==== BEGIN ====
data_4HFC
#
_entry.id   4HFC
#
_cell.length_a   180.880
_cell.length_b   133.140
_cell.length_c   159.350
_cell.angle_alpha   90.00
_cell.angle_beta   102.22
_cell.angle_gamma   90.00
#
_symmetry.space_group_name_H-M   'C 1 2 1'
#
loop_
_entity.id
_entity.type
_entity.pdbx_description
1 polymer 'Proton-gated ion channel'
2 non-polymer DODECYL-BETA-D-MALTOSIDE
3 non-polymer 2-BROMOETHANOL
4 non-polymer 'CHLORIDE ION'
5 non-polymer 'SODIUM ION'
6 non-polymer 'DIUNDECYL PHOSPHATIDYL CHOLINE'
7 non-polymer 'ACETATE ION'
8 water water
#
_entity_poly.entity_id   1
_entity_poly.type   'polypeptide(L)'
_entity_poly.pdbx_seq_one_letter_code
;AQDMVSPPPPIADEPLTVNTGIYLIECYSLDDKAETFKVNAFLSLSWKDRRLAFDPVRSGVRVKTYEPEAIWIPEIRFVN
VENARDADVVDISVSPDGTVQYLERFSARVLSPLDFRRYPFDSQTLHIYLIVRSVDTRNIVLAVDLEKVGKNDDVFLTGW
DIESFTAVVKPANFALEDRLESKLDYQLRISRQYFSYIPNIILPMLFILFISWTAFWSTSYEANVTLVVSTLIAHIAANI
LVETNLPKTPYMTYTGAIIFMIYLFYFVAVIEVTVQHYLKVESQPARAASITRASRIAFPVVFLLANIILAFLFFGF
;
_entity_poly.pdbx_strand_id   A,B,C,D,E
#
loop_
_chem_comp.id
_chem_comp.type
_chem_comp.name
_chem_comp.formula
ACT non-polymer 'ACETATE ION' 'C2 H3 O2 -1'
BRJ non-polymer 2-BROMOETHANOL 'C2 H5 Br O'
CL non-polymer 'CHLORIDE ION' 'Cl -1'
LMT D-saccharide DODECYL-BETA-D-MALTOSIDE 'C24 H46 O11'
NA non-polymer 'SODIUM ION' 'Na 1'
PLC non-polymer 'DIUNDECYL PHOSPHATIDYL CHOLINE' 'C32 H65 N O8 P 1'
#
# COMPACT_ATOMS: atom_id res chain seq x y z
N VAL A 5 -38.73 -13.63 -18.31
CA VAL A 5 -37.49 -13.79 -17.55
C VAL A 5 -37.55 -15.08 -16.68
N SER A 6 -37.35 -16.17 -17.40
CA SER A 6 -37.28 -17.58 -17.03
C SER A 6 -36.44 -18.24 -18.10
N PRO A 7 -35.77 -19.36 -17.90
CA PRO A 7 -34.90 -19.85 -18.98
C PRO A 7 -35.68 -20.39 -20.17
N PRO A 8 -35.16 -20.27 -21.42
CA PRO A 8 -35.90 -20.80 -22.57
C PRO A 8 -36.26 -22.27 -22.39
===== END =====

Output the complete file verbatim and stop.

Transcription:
data_4HFC
#
_entry.id   4HFC
#
_cell.length_a   180.880
_cell.length_b   133.140
_cell.length_c   159.350
_cell.angle_alpha   90.00
_cell.angle_beta   102.22
_cell.angle_gamma   90.00
#
_symmetry.space_group_name_H-M   'C 1 2 1'
#
loop_
_entity.id
_entity.type
_entity.pdbx_description
1 polymer 'Proton-gated ion channel'
2 non-polymer DODECYL-BETA-D-MALTOSIDE
3 non-polymer 2-BROMOETHANOL
4 non-polymer 'CHLORIDE ION'
5 non-polymer 'SODIUM ION'
6 non-polymer 'DIUNDECYL PHOSPHATIDYL CHOLINE'
7 non-polymer 'ACETATE ION'
8 water water
#
_entity_poly.entity_id   1
_entity_poly.type   'polypeptide(L)'
_entity_poly.pdbx_seq_one_letter_code
;AQDMVSPPPPIADEPLTVNTGIYLIECYSLDDKAETFKVNAFLSLSWKDRRLAFDPVRSGVRVKTYEPEAIWIPEIRFVN
VENARDADVVDISVSPDGTVQYLERFSARVLSPLDFRRYPFDSQTLHIYLIVRSVDTRNIVLAVDLEKVGKNDDVFLTGW
DIESFTAVVKPANFALEDRLESKLDYQLRISRQYFSYIPNIILPMLFILFISWTAFWSTSYEANVTLVVSTLIAHIAANI
LVETNLPKTPYMTYTGAIIFMIYLFYFVAVIEVTVQHYLKVESQPARAASITRASRIAFPVVFLLANIILAFLFFGF
;
_entity_poly.pdbx_strand_id   A,B,C,D,E
#
loop_
_chem_comp.id
_chem_comp.type
_chem_comp.name
_chem_comp.formula
ACT non-polymer 'ACETATE ION' 'C2 H3 O2 -1'
BRJ non-polymer 2-BROMOETHANOL 'C2 H5 Br O'
CL non-polymer 'CHLORIDE ION' 'Cl -1'
LMT D-saccharide DODECYL-BETA-D-MALTOSIDE 'C24 H46 O11'
NA non-polymer 'SODIUM ION' 'Na 1'
PLC non-polymer 'DIUNDECYL PHOSPHATIDYL CHOLINE' 'C32 H65 N O8 P 1'
#
# COMPACT_ATOMS: atom_id res chain seq x y z
N VAL A 5 -38.73 -13.63 -18.31
CA VAL A 5 -37.49 -13.79 -17.55
C VAL A 5 -37.55 -15.08 -16.68
N SER A 6 -37.35 -16.17 -17.40
CA SER A 6 -37.28 -17.58 -17.03
C SER A 6 -36.44 -18.24 -18.10
N PRO A 7 -35.77 -19.36 -17.90
CA PRO A 7 -34.90 -19.85 -18.98
C PRO A 7 -35.68 -20.39 -20.17
N PRO A 8 -35.16 -20.27 -21.42
CA PRO A 8 -35.90 -20.80 -22.57
C PRO A 8 -36.26 -22.27 -22.39